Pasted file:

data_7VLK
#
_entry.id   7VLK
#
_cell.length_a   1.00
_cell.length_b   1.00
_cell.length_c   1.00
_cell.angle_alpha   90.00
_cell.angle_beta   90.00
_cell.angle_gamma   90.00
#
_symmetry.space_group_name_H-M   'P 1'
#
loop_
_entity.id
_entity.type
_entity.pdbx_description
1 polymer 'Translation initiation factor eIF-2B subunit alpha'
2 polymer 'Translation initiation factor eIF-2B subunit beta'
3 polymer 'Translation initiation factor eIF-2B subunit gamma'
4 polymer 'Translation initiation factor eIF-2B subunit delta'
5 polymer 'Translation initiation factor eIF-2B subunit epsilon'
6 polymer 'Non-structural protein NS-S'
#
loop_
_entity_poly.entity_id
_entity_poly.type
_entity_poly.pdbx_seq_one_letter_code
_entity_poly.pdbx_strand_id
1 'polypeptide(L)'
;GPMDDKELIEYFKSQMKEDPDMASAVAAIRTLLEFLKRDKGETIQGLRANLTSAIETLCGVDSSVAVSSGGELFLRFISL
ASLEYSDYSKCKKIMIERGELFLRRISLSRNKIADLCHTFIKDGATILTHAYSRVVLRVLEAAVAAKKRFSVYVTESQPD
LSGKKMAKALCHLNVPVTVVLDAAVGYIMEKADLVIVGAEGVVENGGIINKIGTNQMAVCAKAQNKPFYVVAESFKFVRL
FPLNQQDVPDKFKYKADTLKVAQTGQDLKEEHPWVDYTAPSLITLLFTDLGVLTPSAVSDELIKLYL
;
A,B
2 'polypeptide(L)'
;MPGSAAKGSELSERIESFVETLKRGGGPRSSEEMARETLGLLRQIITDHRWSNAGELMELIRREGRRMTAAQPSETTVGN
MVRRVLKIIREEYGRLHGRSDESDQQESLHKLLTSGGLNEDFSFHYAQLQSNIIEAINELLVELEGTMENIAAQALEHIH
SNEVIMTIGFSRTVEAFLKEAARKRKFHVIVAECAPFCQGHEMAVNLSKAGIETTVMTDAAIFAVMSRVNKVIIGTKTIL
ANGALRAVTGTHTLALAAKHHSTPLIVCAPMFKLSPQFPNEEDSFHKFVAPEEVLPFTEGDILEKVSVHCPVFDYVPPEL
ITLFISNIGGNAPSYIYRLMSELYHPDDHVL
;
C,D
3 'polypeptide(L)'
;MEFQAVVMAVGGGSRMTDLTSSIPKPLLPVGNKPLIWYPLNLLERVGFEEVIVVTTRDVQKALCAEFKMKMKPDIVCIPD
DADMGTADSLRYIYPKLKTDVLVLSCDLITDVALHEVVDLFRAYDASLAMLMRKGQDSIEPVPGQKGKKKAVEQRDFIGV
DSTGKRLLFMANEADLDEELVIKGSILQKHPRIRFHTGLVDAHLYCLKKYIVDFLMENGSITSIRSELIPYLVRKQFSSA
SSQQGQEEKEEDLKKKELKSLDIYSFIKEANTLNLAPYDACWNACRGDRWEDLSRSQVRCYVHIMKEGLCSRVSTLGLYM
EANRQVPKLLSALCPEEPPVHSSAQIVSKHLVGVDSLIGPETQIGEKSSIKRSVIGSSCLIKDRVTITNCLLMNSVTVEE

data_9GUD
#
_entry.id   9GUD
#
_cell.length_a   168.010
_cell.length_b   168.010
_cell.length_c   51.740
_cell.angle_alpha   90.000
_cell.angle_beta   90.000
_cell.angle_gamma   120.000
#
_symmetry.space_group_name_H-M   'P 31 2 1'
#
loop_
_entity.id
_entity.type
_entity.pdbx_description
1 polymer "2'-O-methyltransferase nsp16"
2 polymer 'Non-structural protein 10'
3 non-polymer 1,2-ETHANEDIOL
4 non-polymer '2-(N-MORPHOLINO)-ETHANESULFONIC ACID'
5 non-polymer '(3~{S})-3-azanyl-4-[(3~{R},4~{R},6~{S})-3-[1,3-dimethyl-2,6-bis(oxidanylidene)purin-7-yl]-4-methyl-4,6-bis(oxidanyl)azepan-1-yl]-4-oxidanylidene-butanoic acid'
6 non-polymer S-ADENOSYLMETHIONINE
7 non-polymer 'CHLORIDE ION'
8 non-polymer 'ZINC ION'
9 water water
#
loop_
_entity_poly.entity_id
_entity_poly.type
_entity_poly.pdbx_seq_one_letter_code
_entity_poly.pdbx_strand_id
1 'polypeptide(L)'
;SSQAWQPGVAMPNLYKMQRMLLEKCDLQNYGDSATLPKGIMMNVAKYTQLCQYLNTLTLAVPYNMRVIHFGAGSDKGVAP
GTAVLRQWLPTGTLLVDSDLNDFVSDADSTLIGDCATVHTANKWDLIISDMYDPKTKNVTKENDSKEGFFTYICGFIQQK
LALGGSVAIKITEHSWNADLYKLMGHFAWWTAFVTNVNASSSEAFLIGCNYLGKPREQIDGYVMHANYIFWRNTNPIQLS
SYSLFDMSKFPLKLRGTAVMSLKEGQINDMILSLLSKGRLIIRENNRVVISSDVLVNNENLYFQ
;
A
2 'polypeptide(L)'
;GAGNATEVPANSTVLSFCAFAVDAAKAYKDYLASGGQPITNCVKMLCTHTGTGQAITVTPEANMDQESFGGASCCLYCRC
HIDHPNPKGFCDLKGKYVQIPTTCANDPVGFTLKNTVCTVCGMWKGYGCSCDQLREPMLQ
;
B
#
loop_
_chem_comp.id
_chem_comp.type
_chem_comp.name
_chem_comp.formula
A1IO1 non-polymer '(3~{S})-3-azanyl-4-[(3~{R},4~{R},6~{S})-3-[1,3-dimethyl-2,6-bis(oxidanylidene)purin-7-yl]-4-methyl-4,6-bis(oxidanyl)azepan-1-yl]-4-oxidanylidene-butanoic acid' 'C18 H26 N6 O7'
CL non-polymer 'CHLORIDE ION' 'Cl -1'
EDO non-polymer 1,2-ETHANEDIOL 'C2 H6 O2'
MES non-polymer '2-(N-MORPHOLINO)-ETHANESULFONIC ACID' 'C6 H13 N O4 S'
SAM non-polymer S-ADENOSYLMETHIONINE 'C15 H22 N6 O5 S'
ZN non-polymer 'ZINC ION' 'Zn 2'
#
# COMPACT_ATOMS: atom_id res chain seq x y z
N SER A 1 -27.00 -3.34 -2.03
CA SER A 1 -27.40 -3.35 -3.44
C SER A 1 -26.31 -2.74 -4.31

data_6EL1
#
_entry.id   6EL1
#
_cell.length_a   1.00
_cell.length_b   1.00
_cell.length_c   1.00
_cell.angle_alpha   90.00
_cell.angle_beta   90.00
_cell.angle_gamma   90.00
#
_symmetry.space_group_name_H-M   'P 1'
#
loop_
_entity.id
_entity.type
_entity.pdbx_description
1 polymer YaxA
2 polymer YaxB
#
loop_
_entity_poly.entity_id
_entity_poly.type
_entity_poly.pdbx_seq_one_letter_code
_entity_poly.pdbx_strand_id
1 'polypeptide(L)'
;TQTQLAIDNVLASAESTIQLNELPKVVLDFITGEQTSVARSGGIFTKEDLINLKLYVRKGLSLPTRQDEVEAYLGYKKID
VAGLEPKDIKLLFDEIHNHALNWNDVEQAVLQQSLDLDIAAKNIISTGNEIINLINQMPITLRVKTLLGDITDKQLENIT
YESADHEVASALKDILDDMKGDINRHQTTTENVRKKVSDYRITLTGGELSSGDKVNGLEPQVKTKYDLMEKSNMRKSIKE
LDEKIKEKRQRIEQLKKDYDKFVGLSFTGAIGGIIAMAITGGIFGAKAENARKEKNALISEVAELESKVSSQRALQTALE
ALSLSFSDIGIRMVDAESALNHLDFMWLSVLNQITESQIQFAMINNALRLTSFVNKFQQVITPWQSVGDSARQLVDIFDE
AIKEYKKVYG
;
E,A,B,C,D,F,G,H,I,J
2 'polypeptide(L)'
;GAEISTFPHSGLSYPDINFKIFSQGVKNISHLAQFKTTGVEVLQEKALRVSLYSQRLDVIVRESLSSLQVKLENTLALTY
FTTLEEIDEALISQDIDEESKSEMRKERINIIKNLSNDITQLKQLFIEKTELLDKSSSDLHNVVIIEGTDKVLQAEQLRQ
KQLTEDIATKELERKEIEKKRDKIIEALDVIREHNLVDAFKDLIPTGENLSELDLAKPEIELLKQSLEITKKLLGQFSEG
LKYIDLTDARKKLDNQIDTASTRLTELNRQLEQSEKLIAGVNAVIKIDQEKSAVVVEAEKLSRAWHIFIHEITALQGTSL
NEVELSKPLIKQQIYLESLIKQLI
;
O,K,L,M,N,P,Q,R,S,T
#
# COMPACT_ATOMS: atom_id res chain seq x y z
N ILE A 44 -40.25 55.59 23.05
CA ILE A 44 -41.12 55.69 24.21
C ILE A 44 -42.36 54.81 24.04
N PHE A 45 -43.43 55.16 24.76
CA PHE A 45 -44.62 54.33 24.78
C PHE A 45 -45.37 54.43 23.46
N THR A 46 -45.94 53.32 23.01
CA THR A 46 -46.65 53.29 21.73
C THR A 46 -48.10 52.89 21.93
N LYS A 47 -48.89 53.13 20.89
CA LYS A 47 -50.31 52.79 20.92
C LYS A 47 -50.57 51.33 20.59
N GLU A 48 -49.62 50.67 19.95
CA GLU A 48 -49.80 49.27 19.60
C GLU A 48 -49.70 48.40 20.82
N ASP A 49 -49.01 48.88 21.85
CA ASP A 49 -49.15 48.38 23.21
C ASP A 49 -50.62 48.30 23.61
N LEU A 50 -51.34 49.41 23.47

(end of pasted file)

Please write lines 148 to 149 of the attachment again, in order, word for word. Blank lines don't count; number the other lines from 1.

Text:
FTTLEEIDEALISQDIDEESKSEMRKERINIIKNLSNDITQLKQLFIEKTELLDKSSSDLHNVVIIEGTDKVLQAEQLRQ
KQLTEDIATKELERKEIEKKRDKIIEALDVIREHNLVDAFKDLIPTGENLSELDLAKPEIELLKQSLEITKKLLGQFSEG